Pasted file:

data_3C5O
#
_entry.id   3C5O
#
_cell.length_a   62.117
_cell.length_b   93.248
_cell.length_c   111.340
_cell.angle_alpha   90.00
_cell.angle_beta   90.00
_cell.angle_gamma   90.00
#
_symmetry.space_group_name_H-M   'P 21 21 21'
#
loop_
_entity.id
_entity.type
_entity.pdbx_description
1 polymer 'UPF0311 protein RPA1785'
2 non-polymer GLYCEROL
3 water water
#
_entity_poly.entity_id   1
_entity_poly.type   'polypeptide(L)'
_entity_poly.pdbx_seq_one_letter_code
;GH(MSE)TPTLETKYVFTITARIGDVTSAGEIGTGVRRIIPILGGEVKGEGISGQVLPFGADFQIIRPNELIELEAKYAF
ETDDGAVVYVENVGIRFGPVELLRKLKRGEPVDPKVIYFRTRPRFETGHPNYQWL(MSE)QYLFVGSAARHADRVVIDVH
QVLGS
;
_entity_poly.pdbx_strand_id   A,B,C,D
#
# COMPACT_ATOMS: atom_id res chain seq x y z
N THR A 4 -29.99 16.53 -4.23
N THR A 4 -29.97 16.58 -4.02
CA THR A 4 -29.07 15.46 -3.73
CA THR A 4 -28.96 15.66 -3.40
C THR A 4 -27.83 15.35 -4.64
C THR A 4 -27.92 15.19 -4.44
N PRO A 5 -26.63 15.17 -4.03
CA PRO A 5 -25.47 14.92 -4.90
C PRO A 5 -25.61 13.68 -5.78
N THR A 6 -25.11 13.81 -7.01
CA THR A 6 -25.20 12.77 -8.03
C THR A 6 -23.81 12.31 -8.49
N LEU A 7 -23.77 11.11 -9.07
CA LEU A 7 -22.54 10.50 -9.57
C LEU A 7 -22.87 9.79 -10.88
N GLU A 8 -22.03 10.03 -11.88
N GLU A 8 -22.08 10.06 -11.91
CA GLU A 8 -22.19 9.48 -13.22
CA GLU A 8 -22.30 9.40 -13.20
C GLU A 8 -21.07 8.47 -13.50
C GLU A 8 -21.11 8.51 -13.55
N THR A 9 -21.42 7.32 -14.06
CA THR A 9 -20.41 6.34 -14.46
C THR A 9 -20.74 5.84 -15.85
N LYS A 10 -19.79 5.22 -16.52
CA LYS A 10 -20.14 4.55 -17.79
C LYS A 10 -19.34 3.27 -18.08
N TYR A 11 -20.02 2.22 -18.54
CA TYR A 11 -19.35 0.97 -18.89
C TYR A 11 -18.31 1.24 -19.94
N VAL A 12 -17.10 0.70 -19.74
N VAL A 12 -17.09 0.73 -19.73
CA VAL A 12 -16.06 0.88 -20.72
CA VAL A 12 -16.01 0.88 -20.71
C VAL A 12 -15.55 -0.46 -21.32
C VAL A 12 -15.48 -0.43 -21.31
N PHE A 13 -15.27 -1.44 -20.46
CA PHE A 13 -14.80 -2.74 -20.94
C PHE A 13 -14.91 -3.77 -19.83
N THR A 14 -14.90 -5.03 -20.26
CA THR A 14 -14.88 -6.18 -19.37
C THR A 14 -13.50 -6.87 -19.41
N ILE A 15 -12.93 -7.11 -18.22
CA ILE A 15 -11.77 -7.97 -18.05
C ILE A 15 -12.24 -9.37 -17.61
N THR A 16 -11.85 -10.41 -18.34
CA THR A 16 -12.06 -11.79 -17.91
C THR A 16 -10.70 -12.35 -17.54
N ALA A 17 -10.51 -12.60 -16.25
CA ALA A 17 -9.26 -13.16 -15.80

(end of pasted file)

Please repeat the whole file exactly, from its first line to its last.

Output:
data_3C5O
#
_entry.id   3C5O
#
_cell.length_a   62.117
_cell.length_b   93.248
_cell.length_c   111.340
_cell.angle_alpha   90.00
_cell.angle_beta   90.00
_cell.angle_gamma   90.00
#
_symmetry.space_group_name_H-M   'P 21 21 21'
#
loop_
_entity.id
_entity.type
_entity.pdbx_description
1 polymer 'UPF0311 protein RPA1785'
2 non-polymer GLYCEROL
3 water water
#
_entity_poly.entity_id   1
_entity_poly.type   'polypeptide(L)'
_entity_poly.pdbx_seq_one_letter_code
;GH(MSE)TPTLETKYVFTITARIGDVTSAGEIGTGVRRIIPILGGEVKGEGISGQVLPFGADFQIIRPNELIELEAKYAF
ETDDGAVVYVENVGIRFGPVELLRKLKRGEPVDPKVIYFRTRPRFETGHPNYQWL(MSE)QYLFVGSAARHADRVVIDVH
QVLGS
;
_entity_poly.pdbx_strand_id   A,B,C,D
#
# COMPACT_ATOMS: atom_id res chain seq x y z
N THR A 4 -29.99 16.53 -4.23
N THR A 4 -29.97 16.58 -4.02
CA THR A 4 -29.07 15.46 -3.73
CA THR A 4 -28.96 15.66 -3.40
C THR A 4 -27.83 15.35 -4.64
C THR A 4 -27.92 15.19 -4.44
N PRO A 5 -26.63 15.17 -4.03
CA PRO A 5 -25.47 14.92 -4.90
C PRO A 5 -25.61 13.68 -5.78
N THR A 6 -25.11 13.81 -7.01
CA THR A 6 -25.20 12.77 -8.03
C THR A 6 -23.81 12.31 -8.49
N LEU A 7 -23.77 11.11 -9.07
CA LEU A 7 -22.54 10.50 -9.57
C LEU A 7 -22.87 9.79 -10.88
N GLU A 8 -22.03 10.03 -11.88
N GLU A 8 -22.08 10.06 -11.91
CA GLU A 8 -22.19 9.48 -13.22
CA GLU A 8 -22.30 9.40 -13.20
C GLU A 8 -21.07 8.47 -13.50
C GLU A 8 -21.11 8.51 -13.55
N THR A 9 -21.42 7.32 -14.06
CA THR A 9 -20.41 6.34 -14.46
C THR A 9 -20.74 5.84 -15.85
N LYS A 10 -19.79 5.22 -16.52
CA LYS A 10 -20.14 4.55 -17.79
C LYS A 10 -19.34 3.27 -18.08
N TYR A 11 -20.02 2.22 -18.54
CA TYR A 11 -19.35 0.97 -18.89
C TYR A 11 -18.31 1.24 -19.94
N VAL A 12 -17.10 0.70 -19.74
N VAL A 12 -17.09 0.73 -19.73
CA VAL A 12 -16.06 0.88 -20.72
CA VAL A 12 -16.01 0.88 -20.71
C VAL A 12 -15.55 -0.46 -21.32
C VAL A 12 -15.48 -0.43 -21.31
N PHE A 13 -15.27 -1.44 -20.46
CA PHE A 13 -14.80 -2.74 -20.94
C PHE A 13 -14.91 -3.77 -19.83
N THR A 14 -14.90 -5.03 -20.26
CA THR A 14 -14.88 -6.18 -19.37
C THR A 14 -13.50 -6.87 -19.41
N ILE A 15 -12.93 -7.11 -18.22
CA ILE A 15 -11.77 -7.97 -18.05
C ILE A 15 -12.24 -9.37 -17.61
N THR A 16 -11.85 -10.41 -18.34
CA THR A 16 -12.06 -11.79 -17.91
C THR A 16 -10.70 -12.35 -17.54
N ALA A 17 -10.51 -12.60 -16.25
CA ALA A 17 -9.26 -13.16 -15.80